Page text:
Throughout 2024, we will highlight states that have enacted their own data privacy laws and highlight the most salient facts here on our blog. The first state we are highlighting is California, as they have been leading the charge in developing privacy standards.

California passed the California Consumer Privacy Act (“CCPA”) in 2018 which went into effect on January 1, 2020. The CCPA was amended in 2020 by the California Privacy Rights Act (“CPRA” Proposition 24) which became effective on January 1, 2023. Here are links to the California legislative information for the CCPA and the CPRA. 

The CCPA applies to: 

A for-profit business that conducts business in California, and meets any of the following:

  1. Has annual gross revenue greater than $25 million; or
  2. Annually buys, sells or shares the personal information of 100,000 or more California consumers or households; or
  3. derives 50% or more annual revenues from selling or “sharing” personal information of California consumers. 

Relevant businesses under the CCPA/CPRA must adhere to several consumer rights requirements to ensure compliance including:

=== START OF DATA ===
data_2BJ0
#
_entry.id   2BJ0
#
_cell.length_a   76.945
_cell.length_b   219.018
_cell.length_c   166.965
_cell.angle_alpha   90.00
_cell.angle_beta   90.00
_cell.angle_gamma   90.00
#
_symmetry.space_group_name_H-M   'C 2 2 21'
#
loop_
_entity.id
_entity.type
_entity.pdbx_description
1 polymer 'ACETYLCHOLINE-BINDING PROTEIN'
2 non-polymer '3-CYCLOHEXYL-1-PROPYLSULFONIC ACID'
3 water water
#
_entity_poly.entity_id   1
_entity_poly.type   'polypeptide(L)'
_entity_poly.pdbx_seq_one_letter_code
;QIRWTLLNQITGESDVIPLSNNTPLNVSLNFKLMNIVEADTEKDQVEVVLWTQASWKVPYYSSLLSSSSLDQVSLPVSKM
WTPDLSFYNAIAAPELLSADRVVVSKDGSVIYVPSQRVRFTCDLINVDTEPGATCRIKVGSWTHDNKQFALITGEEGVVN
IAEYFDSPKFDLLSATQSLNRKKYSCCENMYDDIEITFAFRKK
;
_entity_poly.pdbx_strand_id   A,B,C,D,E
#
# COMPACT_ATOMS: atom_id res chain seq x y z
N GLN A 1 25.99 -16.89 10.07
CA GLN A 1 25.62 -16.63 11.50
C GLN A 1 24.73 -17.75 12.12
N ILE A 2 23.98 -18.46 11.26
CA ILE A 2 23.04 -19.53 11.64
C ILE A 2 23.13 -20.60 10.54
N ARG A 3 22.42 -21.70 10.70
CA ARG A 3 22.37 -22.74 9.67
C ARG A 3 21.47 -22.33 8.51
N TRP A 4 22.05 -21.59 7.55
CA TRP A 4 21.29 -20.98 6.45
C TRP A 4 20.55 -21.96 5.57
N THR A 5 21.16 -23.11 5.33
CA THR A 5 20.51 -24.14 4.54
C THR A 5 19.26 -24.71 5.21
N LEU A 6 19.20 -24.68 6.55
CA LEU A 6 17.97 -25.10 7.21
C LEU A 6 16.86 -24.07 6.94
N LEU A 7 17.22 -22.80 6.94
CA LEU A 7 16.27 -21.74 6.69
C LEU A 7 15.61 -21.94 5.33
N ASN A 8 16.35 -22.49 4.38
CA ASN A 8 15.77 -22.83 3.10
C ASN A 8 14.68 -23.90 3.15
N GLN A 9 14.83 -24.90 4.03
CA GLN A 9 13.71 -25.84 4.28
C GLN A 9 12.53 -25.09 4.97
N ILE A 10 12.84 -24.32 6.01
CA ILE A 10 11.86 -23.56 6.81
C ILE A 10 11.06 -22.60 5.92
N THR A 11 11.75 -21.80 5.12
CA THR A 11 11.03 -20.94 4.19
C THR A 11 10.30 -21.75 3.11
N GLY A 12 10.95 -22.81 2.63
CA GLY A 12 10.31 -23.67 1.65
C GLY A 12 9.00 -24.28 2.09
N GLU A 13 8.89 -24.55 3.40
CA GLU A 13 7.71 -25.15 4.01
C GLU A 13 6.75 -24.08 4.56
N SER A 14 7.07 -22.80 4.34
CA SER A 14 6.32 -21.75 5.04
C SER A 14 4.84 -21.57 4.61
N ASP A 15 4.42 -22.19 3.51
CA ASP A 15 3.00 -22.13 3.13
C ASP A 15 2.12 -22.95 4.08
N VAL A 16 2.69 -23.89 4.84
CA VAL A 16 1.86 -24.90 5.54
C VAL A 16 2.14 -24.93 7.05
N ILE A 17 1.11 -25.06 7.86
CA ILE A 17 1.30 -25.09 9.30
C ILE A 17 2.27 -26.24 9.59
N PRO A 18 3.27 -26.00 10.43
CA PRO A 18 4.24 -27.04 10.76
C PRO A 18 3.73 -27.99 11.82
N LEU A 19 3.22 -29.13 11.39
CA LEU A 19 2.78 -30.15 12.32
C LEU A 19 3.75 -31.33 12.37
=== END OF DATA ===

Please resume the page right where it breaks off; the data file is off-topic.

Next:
• Right to Know (Access) 
  • Right to Correction 
  • Right to Portability 
  • Opt-out of the Sale or Sharing of Personal Data 
  • The Right to Limit
  • Right of erasure
  • Right not to be discriminated against

Who enforces the laws: 

  • California Attorney General 
  • California Privacy Protection Agency 


Under the CPRA, penalties for non-compliance can range up to $2,500 per violation and up to $7,500 per intentional violation or violation involving minors. 

Consumers may bring a private right of action against a business if the event of a data breach related to information that identifies, is capable of being associated with or reasonably linked, either directly or indirectly, with a specific consumer or household.

Tips for Marketers to Comply with CCPA and CPRA

  • Conduct a comprehensive audit of data practices to align with CCPA and CPRA requirements.
  • Review vendor contracts and third-party partnerships for CCPA and CPRA compliance.
  • Update privacy policies and notices to reflect data handling practices accurately.
  • Implement robust data security measures to prevent unauthorized access.
  • Train employees on CCPA and CPRA compliance, particularly those handling consumer data.
  • Establish at least two methods for consumers to exercise their rights under the CCPA.
  • Respond to consumer Access and Deletion requests within 45 days (can extend another 45 days if the consumer is notified).
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